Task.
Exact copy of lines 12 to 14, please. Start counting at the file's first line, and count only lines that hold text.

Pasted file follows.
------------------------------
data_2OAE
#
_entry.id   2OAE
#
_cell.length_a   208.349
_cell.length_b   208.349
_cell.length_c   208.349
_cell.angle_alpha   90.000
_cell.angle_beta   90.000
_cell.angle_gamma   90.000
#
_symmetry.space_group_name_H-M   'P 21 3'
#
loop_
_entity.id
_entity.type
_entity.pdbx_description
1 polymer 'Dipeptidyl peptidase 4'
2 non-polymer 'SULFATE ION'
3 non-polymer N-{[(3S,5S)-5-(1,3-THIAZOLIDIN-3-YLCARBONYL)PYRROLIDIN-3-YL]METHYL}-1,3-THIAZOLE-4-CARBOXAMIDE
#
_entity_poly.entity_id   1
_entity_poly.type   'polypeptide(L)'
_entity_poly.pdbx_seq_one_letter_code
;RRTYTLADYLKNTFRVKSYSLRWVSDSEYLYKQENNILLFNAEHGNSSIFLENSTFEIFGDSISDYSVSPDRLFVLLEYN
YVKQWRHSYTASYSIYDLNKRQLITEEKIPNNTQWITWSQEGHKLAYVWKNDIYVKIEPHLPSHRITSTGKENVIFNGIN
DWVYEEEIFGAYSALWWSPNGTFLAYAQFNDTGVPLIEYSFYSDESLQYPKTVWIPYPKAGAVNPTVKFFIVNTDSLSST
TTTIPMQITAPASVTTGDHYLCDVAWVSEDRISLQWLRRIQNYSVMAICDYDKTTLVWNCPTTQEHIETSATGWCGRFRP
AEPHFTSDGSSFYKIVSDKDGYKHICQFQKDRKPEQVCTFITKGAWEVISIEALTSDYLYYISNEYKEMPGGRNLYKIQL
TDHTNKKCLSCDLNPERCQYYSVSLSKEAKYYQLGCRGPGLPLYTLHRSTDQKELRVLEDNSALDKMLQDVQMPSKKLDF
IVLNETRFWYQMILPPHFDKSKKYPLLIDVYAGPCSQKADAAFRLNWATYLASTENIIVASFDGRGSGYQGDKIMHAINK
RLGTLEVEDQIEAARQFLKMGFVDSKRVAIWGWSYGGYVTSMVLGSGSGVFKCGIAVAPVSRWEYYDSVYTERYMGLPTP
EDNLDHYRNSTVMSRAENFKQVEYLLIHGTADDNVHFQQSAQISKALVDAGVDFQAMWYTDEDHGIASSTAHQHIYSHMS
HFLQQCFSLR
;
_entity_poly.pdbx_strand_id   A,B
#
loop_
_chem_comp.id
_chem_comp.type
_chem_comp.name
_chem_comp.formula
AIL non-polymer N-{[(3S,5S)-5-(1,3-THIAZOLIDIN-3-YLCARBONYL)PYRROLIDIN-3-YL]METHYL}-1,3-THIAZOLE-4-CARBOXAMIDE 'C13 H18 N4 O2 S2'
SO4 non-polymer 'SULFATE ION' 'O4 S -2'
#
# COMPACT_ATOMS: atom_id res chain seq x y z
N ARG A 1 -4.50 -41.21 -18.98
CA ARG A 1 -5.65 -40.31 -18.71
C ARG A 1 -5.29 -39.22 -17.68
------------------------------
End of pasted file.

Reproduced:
_symmetry.space_group_name_H-M   'P 21 3'
#
loop_